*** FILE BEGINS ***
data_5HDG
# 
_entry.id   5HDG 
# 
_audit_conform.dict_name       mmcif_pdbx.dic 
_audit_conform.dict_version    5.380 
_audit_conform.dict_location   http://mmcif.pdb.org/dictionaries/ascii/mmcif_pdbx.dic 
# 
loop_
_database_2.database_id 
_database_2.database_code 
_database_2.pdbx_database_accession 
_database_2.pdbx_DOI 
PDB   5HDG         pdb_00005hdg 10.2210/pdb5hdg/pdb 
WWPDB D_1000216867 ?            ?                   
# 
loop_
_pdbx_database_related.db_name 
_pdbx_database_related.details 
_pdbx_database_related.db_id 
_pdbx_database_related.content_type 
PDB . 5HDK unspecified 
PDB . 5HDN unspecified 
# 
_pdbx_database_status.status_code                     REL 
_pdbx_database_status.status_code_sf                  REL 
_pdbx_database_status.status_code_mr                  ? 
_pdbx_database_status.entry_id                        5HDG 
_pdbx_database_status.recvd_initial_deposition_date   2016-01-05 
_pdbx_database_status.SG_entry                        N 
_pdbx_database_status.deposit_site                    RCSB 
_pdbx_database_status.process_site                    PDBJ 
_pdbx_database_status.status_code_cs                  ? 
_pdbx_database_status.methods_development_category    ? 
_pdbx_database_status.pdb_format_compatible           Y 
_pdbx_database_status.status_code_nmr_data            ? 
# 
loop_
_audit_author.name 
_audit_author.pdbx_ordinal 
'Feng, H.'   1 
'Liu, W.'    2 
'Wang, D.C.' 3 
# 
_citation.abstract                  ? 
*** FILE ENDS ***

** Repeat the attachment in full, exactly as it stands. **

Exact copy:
data_5HDG
# 
_entry.id   5HDG 
# 
_audit_conform.dict_name       mmcif_pdbx.dic 
_audit_conform.dict_version    5.380 
_audit_conform.dict_location   http://mmcif.pdb.org/dictionaries/ascii/mmcif_pdbx.dic 
# 
loop_
_database_2.database_id 
_database_2.database_code 
_database_2.pdbx_database_accession 
_database_2.pdbx_DOI 
PDB   5HDG         pdb_00005hdg 10.2210/pdb5hdg/pdb 
WWPDB D_1000216867 ?            ?                   
# 
loop_
_pdbx_database_related.db_name 
_pdbx_database_related.details 
_pdbx_database_related.db_id 
_pdbx_database_related.content_type 
PDB . 5HDK unspecified 
PDB . 5HDN unspecified 
# 
_pdbx_database_status.status_code                     REL 
_pdbx_database_status.status_code_sf                  REL 
_pdbx_database_status.status_code_mr                  ? 
_pdbx_database_status.entry_id                        5HDG 
_pdbx_database_status.recvd_initial_deposition_date   2016-01-05 
_pdbx_database_status.SG_entry                        N 
_pdbx_database_status.deposit_site                    RCSB 
_pdbx_database_status.process_site                    PDBJ 
_pdbx_database_status.status_code_cs                  ? 
_pdbx_database_status.methods_development_category    ? 
_pdbx_database_status.pdb_format_compatible           Y 
_pdbx_database_status.status_code_nmr_data            ? 
# 
loop_
_audit_author.name 
_audit_author.pdbx_ordinal 
'Feng, H.'   1 
'Liu, W.'    2 
'Wang, D.C.' 3 
# 
_citation.abstract                  ? 